Struggling with debt can be a stressful and even shameful experience. It’s common for individuals who have accrued large amounts of debt to feel isolated and uncertain about the future. However, it’s essential to recognize that you are far from alone in this situation—you have options for seeking and obtaining the fresh financial start you need to feel hopeful about the future once again. If you are curious about your debt-relief options in Auburn, New York, reach out to an experienced and compassionate bankruptcy attorney to discuss your unique situation. Your attorney will treat you with the care and respect you deserve during this stressful time and guide you through each step of the Chapter 13 bankruptcy filing process. Together, you can identify the most strategic and efficient path forward that allows you to hold your head higher and face the future with confidence. Let’s take a look at how Chapter 13 bankruptcy relief works in New York and what you can expect from the process.
What is Chapter 13 Bankruptcy?
Chapter 13 bankruptcy, also known as a “wage earner’s plan,” allows individuals with a regular income to establish a repayment plan to pay back their debts over a period of three to five years. This debt-relief option works well for those individuals whose income exceeds the threshold for qualifying for Chapter 7 bankruptcy relief. While it takes longer to receive a discharge under Chapter 13 than Chapter 7, the petitioner is able to save their homes from foreclosure and address delinquent mortgage payments over time. Once the repayment period concludes, the court will discharge the remaining debts owed to creditors. However, it’s important to recognize that certain debts are not dischargeable under Chapter 13, such as alimony or child support obligations, certain taxes, and student loans.
Qualifying For Chapter 13 Bankruptcy in Auburn, New York
There are certain eligibility requirements a petitioner must meet in order to qualify for relief under Chapter 13. First, the individual’s combined total secured and unsecured debts must be less than $2,750,000. A person may not file for bankruptcy under Chapter 13 if the court dismissed a previous bankruptcy petition within the last 180 days because the petitioner failed to appear before the court or comply with the court’s orders. The petitioner must also attend a mandatory credit counseling course from an approved agency within 180 days of filing the petition. Navigating these eligibility requirements can be overwhelming and confusing, so consider enlisting the guidance and support of a trusted attorney to help you understand and identify the most appropriate path forward.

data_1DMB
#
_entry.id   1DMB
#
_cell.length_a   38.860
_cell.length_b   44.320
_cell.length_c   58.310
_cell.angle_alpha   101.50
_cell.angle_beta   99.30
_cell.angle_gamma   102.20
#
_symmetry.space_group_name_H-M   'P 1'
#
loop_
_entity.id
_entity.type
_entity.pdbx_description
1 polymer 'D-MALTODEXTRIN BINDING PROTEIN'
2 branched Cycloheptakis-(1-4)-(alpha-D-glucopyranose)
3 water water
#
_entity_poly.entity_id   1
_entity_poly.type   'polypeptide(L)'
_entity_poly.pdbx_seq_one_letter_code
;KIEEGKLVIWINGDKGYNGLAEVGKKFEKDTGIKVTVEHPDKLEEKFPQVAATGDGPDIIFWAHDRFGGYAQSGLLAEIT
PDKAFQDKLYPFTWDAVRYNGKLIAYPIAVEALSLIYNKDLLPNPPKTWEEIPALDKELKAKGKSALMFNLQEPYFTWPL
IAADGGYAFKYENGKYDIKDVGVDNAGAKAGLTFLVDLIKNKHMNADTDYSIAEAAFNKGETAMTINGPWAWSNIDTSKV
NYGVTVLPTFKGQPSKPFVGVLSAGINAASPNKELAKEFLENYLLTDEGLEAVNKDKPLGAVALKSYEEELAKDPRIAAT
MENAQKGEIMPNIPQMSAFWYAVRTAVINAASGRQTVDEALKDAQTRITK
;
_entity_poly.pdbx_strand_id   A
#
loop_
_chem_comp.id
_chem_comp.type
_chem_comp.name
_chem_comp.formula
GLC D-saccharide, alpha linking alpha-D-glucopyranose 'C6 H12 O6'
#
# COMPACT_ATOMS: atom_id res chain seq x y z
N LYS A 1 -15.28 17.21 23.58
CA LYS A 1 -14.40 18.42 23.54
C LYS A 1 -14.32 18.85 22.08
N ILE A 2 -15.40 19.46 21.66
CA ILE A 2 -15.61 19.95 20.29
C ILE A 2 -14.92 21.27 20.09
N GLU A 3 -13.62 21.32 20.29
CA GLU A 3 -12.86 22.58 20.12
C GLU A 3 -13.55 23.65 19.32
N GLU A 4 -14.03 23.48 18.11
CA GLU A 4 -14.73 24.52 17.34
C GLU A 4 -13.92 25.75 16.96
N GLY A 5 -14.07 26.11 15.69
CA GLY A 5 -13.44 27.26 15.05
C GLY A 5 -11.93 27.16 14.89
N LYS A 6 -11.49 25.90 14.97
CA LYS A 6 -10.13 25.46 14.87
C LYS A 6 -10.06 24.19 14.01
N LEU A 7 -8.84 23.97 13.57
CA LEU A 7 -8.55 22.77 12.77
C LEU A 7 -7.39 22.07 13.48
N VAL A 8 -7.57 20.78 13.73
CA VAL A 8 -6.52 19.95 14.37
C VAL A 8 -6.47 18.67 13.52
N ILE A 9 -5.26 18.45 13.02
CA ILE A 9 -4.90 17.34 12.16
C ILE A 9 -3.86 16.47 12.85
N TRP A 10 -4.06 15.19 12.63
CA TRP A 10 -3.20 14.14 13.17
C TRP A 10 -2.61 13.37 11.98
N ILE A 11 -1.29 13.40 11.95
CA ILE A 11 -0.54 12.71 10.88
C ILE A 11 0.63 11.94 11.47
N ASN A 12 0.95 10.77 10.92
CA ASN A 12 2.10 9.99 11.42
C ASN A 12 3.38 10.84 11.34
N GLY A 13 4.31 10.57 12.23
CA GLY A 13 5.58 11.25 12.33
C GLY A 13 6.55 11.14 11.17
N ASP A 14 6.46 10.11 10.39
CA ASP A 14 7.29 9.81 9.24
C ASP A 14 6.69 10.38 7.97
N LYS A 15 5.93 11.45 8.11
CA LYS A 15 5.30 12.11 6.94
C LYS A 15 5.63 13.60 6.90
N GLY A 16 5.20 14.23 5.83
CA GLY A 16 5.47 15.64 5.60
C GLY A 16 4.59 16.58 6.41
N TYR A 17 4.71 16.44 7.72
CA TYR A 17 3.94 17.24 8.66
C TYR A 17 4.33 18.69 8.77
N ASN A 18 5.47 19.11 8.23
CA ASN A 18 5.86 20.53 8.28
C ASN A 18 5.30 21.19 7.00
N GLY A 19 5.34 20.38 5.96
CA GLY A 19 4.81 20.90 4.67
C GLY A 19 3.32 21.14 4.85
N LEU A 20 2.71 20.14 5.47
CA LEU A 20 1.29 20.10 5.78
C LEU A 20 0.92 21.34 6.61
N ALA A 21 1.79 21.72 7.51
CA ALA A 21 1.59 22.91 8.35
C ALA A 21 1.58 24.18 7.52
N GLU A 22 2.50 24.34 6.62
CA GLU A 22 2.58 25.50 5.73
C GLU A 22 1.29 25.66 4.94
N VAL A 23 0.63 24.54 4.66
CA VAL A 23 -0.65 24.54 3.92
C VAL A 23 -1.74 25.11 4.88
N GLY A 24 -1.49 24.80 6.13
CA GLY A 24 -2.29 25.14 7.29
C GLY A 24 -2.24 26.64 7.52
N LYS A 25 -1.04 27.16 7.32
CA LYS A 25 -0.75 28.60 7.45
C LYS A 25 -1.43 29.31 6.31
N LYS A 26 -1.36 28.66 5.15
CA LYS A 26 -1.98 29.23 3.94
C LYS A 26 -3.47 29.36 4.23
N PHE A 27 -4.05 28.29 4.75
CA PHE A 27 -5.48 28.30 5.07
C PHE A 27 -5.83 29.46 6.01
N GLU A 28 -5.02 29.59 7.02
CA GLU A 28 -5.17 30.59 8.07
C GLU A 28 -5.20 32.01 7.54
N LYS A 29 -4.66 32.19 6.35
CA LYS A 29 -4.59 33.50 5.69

What to Expect When Filing a Chapter 13 Bankruptcy Petition
Once you’ve decided to file a Chapter 13 bankruptcy petition, it’s natural to wonder what steps await you. Although some petitioners decide to navigate this process on their own, enlisting the support of an experienced bankruptcy attorney is highly recommended. Your lawyer can explain the upcoming steps and answer your questions along the way, enabling you to face the future with greater clarity and confidence. Below is a brief overview of some steps you can expect during the Chapter 13 bankruptcy filing process.
Filing the Chapter 13 Bankruptcy Petition
Once you have located all the necessary information and attended the credit counseling session, you can file a petition for bankruptcy. You can complete this form and submit it to the court, along with any required documents (such as a list of assets, liabilities, expenses, bank statements, tax returns, paycheck stubs, and other relevant documents). You will also need to pay a filing fee. Once the court receives your petition, it will issue an “automatic stay,” preventing creditors from attempting to collect on the debts you owe them. Additionally, your creditors will not be able to file or continue a lawsuit against you, garnish your wages, or harass you for payment.
The Role of the Trustee
The court will appoint a trustee to oversee your case. First, the trustee will arrange a meeting of the creditors. During this meeting, you will be placed under oath and respond to questions from the trustee and your creditors. You will also discuss the details of the repayment plan. Soon after this meeting, the court will hold a hearing regarding the repayment plan and the repayment period will begin. The petitioner will submit regular payments to the trustee, who will then use these funds to pay creditors per the terms of the repayment plan.
Obtaining a Chapter 13 Bankruptcy Discharge
At the conclusion of the three to five-year repayment period, the court will examine the case and determine whether to issue a discharge. As long as the debtor has adhered to the terms of the repayment plan, the court will likely issue a discharge and release the petitioner from the remaining debts (with a few exceptions). The petitioner may then move forward feeling lighter and more hopeful about their financial future.